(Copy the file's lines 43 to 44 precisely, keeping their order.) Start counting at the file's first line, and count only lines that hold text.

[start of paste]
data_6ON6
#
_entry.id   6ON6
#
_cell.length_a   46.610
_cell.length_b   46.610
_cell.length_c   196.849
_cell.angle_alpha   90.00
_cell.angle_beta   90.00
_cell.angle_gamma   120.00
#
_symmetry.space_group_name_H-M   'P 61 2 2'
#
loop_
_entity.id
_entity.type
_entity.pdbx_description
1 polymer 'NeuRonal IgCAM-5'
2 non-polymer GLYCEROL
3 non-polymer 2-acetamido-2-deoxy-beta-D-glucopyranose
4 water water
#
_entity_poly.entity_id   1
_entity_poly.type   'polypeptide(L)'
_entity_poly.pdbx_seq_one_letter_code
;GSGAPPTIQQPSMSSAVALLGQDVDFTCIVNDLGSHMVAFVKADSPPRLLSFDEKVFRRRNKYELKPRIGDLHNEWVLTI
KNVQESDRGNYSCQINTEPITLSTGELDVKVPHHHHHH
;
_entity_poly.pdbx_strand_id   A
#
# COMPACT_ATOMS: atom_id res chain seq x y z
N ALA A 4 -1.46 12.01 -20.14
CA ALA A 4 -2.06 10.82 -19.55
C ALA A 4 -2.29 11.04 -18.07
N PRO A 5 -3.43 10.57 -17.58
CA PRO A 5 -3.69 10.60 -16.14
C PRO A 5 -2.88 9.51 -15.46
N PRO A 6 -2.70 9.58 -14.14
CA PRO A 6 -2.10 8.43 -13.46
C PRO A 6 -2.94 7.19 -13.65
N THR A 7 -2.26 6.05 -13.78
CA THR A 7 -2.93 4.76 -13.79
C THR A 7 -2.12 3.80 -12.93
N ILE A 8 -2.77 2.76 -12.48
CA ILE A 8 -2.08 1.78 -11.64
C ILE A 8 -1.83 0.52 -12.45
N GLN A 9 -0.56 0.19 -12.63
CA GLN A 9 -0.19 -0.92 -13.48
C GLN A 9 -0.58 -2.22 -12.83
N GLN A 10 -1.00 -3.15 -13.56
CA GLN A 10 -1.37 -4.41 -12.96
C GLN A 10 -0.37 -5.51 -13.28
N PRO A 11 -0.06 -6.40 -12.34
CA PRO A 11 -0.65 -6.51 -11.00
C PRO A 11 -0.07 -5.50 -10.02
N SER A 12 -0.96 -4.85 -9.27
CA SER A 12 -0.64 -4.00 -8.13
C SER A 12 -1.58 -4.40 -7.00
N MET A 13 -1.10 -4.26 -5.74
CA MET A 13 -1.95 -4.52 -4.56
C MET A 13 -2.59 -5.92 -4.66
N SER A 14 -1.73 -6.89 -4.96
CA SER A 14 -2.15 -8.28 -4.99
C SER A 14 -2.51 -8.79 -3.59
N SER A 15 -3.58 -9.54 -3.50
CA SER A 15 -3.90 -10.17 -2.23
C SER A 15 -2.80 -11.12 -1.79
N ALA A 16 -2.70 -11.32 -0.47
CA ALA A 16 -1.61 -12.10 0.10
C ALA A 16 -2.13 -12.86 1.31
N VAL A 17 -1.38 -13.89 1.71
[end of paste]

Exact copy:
C THR A 7 -2.12 3.80 -12.93
N ILE A 8 -2.77 2.76 -12.48